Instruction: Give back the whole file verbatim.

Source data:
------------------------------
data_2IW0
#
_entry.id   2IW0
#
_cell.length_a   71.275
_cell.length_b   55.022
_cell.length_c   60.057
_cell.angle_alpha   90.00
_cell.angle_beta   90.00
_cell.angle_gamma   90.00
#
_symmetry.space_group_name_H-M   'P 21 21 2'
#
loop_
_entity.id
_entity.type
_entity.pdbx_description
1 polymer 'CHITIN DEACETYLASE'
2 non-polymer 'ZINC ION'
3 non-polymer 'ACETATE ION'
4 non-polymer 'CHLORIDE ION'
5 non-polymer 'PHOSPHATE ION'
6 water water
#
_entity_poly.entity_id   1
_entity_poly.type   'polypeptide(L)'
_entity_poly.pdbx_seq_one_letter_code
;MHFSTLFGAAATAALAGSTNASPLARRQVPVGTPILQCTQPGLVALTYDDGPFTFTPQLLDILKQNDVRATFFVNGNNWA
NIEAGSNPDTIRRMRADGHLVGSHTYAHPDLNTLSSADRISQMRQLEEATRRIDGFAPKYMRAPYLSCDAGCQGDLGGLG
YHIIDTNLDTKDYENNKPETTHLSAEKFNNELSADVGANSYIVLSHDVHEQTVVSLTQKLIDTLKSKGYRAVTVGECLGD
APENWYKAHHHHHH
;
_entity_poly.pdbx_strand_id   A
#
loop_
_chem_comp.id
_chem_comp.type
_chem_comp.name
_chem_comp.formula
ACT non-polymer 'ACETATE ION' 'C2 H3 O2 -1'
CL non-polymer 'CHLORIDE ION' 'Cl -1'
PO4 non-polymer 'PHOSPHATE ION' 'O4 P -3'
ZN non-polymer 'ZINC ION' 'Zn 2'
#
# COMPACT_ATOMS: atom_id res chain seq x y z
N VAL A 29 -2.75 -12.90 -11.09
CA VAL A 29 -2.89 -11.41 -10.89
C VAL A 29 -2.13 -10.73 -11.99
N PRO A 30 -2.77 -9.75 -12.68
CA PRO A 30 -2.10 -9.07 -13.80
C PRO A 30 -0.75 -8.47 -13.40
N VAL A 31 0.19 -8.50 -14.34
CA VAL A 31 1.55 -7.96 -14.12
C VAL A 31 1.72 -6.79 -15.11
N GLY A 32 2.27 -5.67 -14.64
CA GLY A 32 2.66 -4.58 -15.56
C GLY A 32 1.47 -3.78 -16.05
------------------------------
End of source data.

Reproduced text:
data_2IW0
#
_entry.id   2IW0
#
_cell.length_a   71.275
_cell.length_b   55.022
_cell.length_c   60.057
_cell.angle_alpha   90.00
_cell.angle_beta   90.00
_cell.angle_gamma   90.00
#
_symmetry.space_group_name_H-M   'P 21 21 2'
#
loop_
_entity.id
_entity.type
_entity.pdbx_description
1 polymer 'CHITIN DEACETYLASE'
2 non-polymer 'ZINC ION'
3 non-polymer 'ACETATE ION'
4 non-polymer 'CHLORIDE ION'
5 non-polymer 'PHOSPHATE ION'
6 water water
#
_entity_poly.entity_id   1
_entity_poly.type   'polypeptide(L)'
_entity_poly.pdbx_seq_one_letter_code
;MHFSTLFGAAATAALAGSTNASPLARRQVPVGTPILQCTQPGLVALTYDDGPFTFTPQLLDILKQNDVRATFFVNGNNWA
NIEAGSNPDTIRRMRADGHLVGSHTYAHPDLNTLSSADRISQMRQLEEATRRIDGFAPKYMRAPYLSCDAGCQGDLGGLG
YHIIDTNLDTKDYENNKPETTHLSAEKFNNELSADVGANSYIVLSHDVHEQTVVSLTQKLIDTLKSKGYRAVTVGECLGD
APENWYKAHHHHHH
;
_entity_poly.pdbx_strand_id   A
#
loop_
_chem_comp.id
_chem_comp.type
_chem_comp.name
_chem_comp.formula
ACT non-polymer 'ACETATE ION' 'C2 H3 O2 -1'
CL non-polymer 'CHLORIDE ION' 'Cl -1'
PO4 non-polymer 'PHOSPHATE ION' 'O4 P -3'
ZN non-polymer 'ZINC ION' 'Zn 2'
#
# COMPACT_ATOMS: atom_id res chain seq x y z
N VAL A 29 -2.75 -12.90 -11.09
CA VAL A 29 -2.89 -11.41 -10.89
C VAL A 29 -2.13 -10.73 -11.99
N PRO A 30 -2.77 -9.75 -12.68
CA PRO A 30 -2.10 -9.07 -13.80
C PRO A 30 -0.75 -8.47 -13.40
N VAL A 31 0.19 -8.50 -14.34
CA VAL A 31 1.55 -7.96 -14.12
C VAL A 31 1.72 -6.79 -15.11
N GLY A 32 2.27 -5.67 -14.64
CA GLY A 32 2.66 -4.58 -15.56
C GLY A 32 1.47 -3.78 -16.05